The Zetterberg collection

Jan Zetterberg was a man important for the art of dance in Sweden. He was also a keen collector of dance literature. His collection of books is now integrated in DOCH's library and accessible by the database Libris.

The project "The art of dance as literature" is now completed, after many years of work. The aim of the project was to find means to acquire Jan Zetterbergs collection of books to DOCH's library, as well as to register it in the national library database Libris. By the realization of this project, we have enriched the art of dance with a book collection of great importance. The collection will serve as a source of inspiration and be available for all those who are interested in reading, writing or researching dance. The collection will contribute to a better basis of knowledge for higher education and research in dance.

Jan Zetterberg, known as the founder of "Dansens Hus" to many people, died in 2006. Jan Zetterberg was an important person in Swedish dance history. His long term, assidious work for the professional dance manifested itself in the foundation of "Dans på Cirkus", "Dansteatern" in Stockholm, "Dansens Hus" as well as "Dansnät Sverige". He took part in the creation of "Danscentrum", he was in charge of the education of choreographers at Danshögskolan in the 80s and was part of the board of the Carina Ari foundation. Jan Zetterberg took great interest in collecting dance literature and during his many journeys, he spent plenty of time in second hand book stores. His collection of books is of substantial value for our cultivation and education in the field of dance history as well as for our understanding of the contemporary art scene. The dance is an essential form of art, but with few educational institutions and researchers. It's history and tradition must become visible and accessible for the surrounding world. We want to make this possible by means of Jan Zetterberg's collection of books.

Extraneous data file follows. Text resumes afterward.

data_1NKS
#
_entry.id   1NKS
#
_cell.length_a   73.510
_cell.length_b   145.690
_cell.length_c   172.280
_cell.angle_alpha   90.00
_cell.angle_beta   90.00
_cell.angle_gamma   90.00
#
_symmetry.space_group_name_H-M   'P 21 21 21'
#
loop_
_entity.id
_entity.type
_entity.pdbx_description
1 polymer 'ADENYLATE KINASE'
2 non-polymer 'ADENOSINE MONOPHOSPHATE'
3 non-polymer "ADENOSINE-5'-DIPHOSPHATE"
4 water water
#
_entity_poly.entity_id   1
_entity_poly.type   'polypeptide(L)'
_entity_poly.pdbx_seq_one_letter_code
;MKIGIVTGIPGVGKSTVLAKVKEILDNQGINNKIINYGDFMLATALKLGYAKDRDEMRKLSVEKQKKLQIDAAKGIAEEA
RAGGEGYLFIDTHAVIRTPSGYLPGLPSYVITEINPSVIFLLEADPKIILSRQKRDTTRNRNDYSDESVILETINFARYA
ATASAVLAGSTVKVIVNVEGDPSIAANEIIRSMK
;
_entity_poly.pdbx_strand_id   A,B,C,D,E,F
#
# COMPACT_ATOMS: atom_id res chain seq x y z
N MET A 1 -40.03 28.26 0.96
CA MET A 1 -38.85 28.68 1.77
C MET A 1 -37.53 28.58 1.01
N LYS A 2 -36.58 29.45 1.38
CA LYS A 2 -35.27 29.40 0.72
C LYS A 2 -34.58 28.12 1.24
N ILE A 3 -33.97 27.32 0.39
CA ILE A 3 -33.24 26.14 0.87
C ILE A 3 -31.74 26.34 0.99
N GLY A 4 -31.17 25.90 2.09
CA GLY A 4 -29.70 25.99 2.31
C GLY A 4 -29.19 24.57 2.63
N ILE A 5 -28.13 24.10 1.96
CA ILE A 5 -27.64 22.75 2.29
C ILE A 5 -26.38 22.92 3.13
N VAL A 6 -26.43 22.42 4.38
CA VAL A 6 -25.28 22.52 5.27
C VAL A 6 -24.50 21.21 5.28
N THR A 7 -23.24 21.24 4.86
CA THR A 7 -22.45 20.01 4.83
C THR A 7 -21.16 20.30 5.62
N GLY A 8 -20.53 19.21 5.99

"So let us take the dance seriously and explore the nature of human beings. Let us dance together, tightly, hand in hand. Let us be seated at the theatre side by side and see people build a world in the world and let this world meet your own world. It is in this meeting it will take place, no matter if you dance with yourself or with your fellow human being. Let us examine if the dance may help us to understand better the being we know so surprisingly little about - the human being." * Jan Zetterberg
* Translation Åsa Teglund

More information:
Åsa Teglund